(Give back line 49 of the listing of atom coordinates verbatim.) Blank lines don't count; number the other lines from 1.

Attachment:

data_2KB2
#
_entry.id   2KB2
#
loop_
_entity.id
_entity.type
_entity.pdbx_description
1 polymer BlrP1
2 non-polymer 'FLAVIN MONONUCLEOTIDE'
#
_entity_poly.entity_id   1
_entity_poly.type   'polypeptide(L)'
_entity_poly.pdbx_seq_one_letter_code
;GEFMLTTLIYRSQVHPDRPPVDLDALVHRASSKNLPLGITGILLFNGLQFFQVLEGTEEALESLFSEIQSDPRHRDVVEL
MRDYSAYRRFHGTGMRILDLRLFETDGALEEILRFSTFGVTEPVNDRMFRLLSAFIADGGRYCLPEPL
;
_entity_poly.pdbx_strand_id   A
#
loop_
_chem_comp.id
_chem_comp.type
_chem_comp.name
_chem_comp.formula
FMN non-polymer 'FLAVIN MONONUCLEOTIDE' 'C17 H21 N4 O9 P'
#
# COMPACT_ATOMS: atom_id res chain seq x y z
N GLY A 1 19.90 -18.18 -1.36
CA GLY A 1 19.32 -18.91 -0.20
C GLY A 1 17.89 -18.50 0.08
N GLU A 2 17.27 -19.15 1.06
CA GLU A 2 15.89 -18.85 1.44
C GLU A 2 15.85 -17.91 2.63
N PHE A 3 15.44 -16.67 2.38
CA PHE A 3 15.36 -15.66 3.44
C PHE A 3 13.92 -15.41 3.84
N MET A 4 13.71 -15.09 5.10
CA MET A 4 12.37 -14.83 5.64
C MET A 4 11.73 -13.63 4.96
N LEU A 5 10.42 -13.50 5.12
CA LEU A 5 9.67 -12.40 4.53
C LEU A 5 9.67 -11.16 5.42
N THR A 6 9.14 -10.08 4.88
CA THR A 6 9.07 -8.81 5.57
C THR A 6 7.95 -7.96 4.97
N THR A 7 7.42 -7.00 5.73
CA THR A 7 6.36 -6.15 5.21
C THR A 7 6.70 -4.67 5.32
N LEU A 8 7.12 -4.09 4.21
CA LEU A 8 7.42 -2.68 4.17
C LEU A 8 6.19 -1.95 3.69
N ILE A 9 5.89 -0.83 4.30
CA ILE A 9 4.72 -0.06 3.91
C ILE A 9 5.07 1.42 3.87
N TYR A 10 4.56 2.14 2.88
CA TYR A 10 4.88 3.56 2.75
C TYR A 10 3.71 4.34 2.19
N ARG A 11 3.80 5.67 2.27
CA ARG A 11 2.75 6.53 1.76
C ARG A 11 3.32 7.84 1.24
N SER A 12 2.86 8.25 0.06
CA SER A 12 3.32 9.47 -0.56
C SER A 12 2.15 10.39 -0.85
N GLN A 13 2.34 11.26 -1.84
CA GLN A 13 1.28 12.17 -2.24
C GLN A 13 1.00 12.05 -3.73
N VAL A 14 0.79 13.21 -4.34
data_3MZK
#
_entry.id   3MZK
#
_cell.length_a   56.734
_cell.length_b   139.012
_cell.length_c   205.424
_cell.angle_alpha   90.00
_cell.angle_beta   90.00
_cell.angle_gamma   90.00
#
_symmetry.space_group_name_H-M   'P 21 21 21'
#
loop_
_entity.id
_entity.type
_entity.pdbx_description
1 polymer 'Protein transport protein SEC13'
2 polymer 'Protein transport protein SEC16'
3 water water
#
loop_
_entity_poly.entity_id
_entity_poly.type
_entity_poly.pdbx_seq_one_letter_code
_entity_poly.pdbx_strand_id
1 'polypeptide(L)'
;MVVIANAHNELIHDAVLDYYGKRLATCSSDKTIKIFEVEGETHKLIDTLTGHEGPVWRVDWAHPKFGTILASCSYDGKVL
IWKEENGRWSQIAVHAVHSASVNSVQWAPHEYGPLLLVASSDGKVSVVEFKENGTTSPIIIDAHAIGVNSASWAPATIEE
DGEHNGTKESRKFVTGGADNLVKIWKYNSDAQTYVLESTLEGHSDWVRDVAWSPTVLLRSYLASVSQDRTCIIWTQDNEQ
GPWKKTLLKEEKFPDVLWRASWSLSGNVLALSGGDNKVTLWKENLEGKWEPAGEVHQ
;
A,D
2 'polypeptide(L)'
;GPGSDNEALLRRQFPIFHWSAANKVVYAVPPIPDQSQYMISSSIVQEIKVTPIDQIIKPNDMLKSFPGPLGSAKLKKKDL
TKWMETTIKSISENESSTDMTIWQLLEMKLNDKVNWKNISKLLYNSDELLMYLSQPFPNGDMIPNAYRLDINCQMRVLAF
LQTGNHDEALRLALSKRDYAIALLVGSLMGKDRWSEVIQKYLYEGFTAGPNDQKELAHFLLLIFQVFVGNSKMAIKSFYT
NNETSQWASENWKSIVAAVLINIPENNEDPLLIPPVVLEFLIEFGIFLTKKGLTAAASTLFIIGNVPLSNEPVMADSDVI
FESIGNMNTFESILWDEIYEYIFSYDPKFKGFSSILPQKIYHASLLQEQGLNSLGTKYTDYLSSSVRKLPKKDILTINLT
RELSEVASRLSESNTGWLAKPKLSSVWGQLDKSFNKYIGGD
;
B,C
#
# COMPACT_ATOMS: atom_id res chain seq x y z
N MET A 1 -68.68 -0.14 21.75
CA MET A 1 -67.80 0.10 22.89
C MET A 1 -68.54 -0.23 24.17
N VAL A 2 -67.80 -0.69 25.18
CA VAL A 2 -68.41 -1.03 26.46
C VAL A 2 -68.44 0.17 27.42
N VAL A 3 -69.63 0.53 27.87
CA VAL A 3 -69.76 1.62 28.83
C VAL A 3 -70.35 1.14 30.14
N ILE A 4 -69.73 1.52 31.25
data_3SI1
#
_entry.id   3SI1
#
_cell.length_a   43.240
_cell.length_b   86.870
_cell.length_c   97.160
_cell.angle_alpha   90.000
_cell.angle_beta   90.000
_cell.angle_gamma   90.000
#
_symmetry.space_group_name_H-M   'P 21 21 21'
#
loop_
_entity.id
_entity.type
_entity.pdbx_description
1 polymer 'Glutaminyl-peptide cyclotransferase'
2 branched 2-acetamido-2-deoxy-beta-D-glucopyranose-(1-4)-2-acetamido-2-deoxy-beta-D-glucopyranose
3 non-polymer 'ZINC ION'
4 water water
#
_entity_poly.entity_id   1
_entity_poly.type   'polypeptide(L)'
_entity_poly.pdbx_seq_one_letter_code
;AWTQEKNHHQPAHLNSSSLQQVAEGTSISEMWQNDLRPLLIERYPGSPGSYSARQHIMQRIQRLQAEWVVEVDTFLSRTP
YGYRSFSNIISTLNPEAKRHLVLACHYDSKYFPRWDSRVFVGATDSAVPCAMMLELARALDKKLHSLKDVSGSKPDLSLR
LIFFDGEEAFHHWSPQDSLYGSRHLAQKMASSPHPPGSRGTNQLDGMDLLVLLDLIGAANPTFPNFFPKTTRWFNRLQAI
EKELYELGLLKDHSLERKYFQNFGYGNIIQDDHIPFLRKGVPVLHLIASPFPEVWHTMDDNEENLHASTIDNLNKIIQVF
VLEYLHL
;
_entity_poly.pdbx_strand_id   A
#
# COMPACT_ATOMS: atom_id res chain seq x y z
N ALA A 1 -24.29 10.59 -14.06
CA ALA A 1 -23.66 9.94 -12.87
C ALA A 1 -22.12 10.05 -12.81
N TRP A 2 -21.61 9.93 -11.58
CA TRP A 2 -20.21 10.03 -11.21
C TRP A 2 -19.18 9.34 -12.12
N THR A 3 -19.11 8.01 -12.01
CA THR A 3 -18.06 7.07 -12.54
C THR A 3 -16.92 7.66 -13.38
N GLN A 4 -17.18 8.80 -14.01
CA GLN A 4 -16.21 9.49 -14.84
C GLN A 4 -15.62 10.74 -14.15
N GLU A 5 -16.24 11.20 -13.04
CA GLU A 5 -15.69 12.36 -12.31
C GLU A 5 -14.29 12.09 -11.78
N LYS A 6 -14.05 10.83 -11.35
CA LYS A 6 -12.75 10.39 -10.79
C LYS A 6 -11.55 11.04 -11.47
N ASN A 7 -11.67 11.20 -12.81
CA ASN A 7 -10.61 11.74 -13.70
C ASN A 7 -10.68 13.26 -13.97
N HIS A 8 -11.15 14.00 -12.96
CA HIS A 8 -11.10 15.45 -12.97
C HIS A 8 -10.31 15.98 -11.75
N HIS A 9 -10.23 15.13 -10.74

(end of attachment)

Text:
N LEU A 8 7.12 -4.09 4.21